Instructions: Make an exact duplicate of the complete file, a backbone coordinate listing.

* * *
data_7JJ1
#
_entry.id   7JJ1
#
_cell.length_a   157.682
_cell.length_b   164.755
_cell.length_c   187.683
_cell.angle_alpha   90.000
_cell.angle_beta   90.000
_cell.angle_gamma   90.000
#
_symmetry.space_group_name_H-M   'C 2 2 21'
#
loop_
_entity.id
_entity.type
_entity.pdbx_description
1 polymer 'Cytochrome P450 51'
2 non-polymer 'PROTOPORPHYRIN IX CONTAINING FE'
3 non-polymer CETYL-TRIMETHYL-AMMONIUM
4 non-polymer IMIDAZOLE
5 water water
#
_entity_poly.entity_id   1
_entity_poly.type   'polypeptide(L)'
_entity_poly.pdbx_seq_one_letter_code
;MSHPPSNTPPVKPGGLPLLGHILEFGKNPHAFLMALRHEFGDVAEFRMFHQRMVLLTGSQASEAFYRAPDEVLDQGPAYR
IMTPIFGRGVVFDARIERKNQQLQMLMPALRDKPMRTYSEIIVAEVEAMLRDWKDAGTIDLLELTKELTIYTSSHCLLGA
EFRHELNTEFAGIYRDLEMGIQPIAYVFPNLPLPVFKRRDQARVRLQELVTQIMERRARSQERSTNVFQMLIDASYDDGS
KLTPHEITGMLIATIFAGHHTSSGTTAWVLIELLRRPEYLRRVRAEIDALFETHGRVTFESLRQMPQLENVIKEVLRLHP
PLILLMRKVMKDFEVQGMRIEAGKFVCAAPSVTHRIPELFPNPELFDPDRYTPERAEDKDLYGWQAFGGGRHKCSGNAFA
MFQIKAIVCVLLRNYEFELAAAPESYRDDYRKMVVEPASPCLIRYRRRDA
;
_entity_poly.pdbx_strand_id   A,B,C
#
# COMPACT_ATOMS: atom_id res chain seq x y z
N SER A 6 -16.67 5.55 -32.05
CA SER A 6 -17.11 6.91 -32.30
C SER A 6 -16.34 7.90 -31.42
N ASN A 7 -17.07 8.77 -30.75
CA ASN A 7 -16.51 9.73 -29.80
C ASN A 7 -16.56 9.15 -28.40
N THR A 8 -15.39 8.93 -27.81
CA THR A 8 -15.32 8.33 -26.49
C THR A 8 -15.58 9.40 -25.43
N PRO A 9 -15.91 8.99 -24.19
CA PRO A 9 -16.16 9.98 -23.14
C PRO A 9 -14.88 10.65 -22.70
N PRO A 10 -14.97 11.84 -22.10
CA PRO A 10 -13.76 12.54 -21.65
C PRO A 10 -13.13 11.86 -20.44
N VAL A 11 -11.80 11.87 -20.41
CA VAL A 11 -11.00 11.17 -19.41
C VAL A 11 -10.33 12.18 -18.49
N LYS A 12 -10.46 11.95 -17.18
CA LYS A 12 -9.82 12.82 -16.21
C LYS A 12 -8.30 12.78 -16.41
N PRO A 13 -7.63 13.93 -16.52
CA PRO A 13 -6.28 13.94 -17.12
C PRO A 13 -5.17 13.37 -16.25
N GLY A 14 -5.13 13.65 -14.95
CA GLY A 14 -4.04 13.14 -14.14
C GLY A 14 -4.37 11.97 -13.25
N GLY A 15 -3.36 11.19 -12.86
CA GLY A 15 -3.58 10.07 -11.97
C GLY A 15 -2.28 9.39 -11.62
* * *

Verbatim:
data_7JJ1
#
_entry.id   7JJ1
#
_cell.length_a   157.682
_cell.length_b   164.755
_cell.length_c   187.683
_cell.angle_alpha   90.000
_cell.angle_beta   90.000
_cell.angle_gamma   90.000
#
_symmetry.space_group_name_H-M   'C 2 2 21'
#
loop_
_entity.id
_entity.type
_entity.pdbx_description
1 polymer 'Cytochrome P450 51'
2 non-polymer 'PROTOPORPHYRIN IX CONTAINING FE'
3 non-polymer CETYL-TRIMETHYL-AMMONIUM
4 non-polymer IMIDAZOLE
5 water water
#
_entity_poly.entity_id   1
_entity_poly.type   'polypeptide(L)'
_entity_poly.pdbx_seq_one_letter_code
;MSHPPSNTPPVKPGGLPLLGHILEFGKNPHAFLMALRHEFGDVAEFRMFHQRMVLLTGSQASEAFYRAPDEVLDQGPAYR
IMTPIFGRGVVFDARIERKNQQLQMLMPALRDKPMRTYSEIIVAEVEAMLRDWKDAGTIDLLELTKELTIYTSSHCLLGA
EFRHELNTEFAGIYRDLEMGIQPIAYVFPNLPLPVFKRRDQARVRLQELVTQIMERRARSQERSTNVFQMLIDASYDDGS
KLTPHEITGMLIATIFAGHHTSSGTTAWVLIELLRRPEYLRRVRAEIDALFETHGRVTFESLRQMPQLENVIKEVLRLHP
PLILLMRKVMKDFEVQGMRIEAGKFVCAAPSVTHRIPELFPNPELFDPDRYTPERAEDKDLYGWQAFGGGRHKCSGNAFA
MFQIKAIVCVLLRNYEFELAAAPESYRDDYRKMVVEPASPCLIRYRRRDA
;
_entity_poly.pdbx_strand_id   A,B,C
#
# COMPACT_ATOMS: atom_id res chain seq x y z
N SER A 6 -16.67 5.55 -32.05
CA SER A 6 -17.11 6.91 -32.30
C SER A 6 -16.34 7.90 -31.42
N ASN A 7 -17.07 8.77 -30.75
CA ASN A 7 -16.51 9.73 -29.80
C ASN A 7 -16.56 9.15 -28.40
N THR A 8 -15.39 8.93 -27.81
CA THR A 8 -15.32 8.33 -26.49
C THR A 8 -15.58 9.40 -25.43
N PRO A 9 -15.91 8.99 -24.19
CA PRO A 9 -16.16 9.98 -23.14
C PRO A 9 -14.88 10.65 -22.70
N PRO A 10 -14.97 11.84 -22.10
CA PRO A 10 -13.76 12.54 -21.65
C PRO A 10 -13.13 11.86 -20.44
N VAL A 11 -11.80 11.87 -20.41
CA VAL A 11 -11.00 11.17 -19.41
C VAL A 11 -10.33 12.18 -18.49
N LYS A 12 -10.46 11.95 -17.18
CA LYS A 12 -9.82 12.82 -16.21
C LYS A 12 -8.30 12.78 -16.41
N PRO A 13 -7.63 13.93 -16.52
CA PRO A 13 -6.28 13.94 -17.12
C PRO A 13 -5.17 13.37 -16.25
N GLY A 14 -5.13 13.65 -14.95
CA GLY A 14 -4.04 13.14 -14.14
C GLY A 14 -4.37 11.97 -13.25
N GLY A 15 -3.36 11.19 -12.86
CA GLY A 15 -3.58 10.07 -11.97
C GLY A 15 -2.28 9.39 -11.62